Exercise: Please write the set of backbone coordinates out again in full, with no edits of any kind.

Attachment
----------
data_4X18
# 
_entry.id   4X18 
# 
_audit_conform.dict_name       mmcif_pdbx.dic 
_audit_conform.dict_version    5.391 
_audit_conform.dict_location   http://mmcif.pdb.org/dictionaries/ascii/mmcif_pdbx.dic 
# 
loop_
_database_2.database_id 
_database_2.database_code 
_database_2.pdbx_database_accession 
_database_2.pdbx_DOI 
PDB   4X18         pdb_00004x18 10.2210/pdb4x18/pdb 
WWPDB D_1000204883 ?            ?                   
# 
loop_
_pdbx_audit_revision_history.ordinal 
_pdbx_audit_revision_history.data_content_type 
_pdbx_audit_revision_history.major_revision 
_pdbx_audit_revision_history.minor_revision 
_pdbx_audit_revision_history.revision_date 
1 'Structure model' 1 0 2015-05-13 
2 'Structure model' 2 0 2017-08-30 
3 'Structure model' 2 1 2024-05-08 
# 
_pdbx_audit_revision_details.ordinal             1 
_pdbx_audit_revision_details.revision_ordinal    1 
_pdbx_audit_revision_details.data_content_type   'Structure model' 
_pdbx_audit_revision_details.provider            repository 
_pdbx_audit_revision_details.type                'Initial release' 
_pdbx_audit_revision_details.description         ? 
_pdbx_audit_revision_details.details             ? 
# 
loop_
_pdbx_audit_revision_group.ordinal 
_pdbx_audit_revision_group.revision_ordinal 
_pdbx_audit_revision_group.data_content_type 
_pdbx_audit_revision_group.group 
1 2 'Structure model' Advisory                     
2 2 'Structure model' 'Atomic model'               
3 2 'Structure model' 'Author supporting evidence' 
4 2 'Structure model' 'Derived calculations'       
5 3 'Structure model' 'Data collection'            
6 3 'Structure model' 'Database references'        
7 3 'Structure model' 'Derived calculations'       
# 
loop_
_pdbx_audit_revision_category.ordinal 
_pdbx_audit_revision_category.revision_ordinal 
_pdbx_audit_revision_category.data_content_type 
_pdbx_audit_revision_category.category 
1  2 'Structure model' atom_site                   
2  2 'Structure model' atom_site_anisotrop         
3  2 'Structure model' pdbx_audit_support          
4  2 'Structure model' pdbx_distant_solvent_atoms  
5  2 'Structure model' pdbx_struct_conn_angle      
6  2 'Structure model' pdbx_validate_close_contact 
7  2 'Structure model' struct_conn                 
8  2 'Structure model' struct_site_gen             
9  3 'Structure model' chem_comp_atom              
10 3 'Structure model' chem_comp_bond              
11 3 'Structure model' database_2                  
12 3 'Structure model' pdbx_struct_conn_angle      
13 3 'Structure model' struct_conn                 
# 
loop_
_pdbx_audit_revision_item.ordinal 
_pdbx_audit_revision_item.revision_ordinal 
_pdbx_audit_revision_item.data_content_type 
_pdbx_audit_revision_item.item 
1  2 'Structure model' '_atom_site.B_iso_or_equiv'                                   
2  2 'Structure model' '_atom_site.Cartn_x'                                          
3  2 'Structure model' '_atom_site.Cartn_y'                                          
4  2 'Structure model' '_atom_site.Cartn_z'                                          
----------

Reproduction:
data_4X18
# 
_entry.id   4X18 
# 
_audit_conform.dict_name       mmcif_pdbx.dic 
_audit_conform.dict_version    5.391 
_audit_conform.dict_location   http://mmcif.pdb.org/dictionaries/ascii/mmcif_pdbx.dic 
# 
loop_
_database_2.database_id 
_database_2.database_code 
_database_2.pdbx_database_accession 
_database_2.pdbx_DOI 
PDB   4X18         pdb_00004x18 10.2210/pdb4x18/pdb 
WWPDB D_1000204883 ?            ?                   
# 
loop_
_pdbx_audit_revision_history.ordinal 
_pdbx_audit_revision_history.data_content_type 
_pdbx_audit_revision_history.major_revision 
_pdbx_audit_revision_history.minor_revision 
_pdbx_audit_revision_history.revision_date 
1 'Structure model' 1 0 2015-05-13 
2 'Structure model' 2 0 2017-08-30 
3 'Structure model' 2 1 2024-05-08 
# 
_pdbx_audit_revision_details.ordinal             1 
_pdbx_audit_revision_details.revision_ordinal    1 
_pdbx_audit_revision_details.data_content_type   'Structure model' 
_pdbx_audit_revision_details.provider            repository 
_pdbx_audit_revision_details.type                'Initial release' 
_pdbx_audit_revision_details.description         ? 
_pdbx_audit_revision_details.details             ? 
# 
loop_
_pdbx_audit_revision_group.ordinal 
_pdbx_audit_revision_group.revision_ordinal 
_pdbx_audit_revision_group.data_content_type 
_pdbx_audit_revision_group.group 
1 2 'Structure model' Advisory                     
2 2 'Structure model' 'Atomic model'               
3 2 'Structure model' 'Author supporting evidence' 
4 2 'Structure model' 'Derived calculations'       
5 3 'Structure model' 'Data collection'            
6 3 'Structure model' 'Database references'        
7 3 'Structure model' 'Derived calculations'       
# 
loop_
_pdbx_audit_revision_category.ordinal 
_pdbx_audit_revision_category.revision_ordinal 
_pdbx_audit_revision_category.data_content_type 
_pdbx_audit_revision_category.category 
1  2 'Structure model' atom_site                   
2  2 'Structure model' atom_site_anisotrop         
3  2 'Structure model' pdbx_audit_support          
4  2 'Structure model' pdbx_distant_solvent_atoms  
5  2 'Structure model' pdbx_struct_conn_angle      
6  2 'Structure model' pdbx_validate_close_contact 
7  2 'Structure model' struct_conn                 
8  2 'Structure model' struct_site_gen             
9  3 'Structure model' chem_comp_atom              
10 3 'Structure model' chem_comp_bond              
11 3 'Structure model' database_2                  
12 3 'Structure model' pdbx_struct_conn_angle      
13 3 'Structure model' struct_conn                 
# 
loop_
_pdbx_audit_revision_item.ordinal 
_pdbx_audit_revision_item.revision_ordinal 
_pdbx_audit_revision_item.data_content_type 
_pdbx_audit_revision_item.item 
1  2 'Structure model' '_atom_site.B_iso_or_equiv'                                   
2  2 'Structure model' '_atom_site.Cartn_x'                                          
3  2 'Structure model' '_atom_site.Cartn_y'                                          
4  2 'Structure model' '_atom_site.Cartn_z'                                          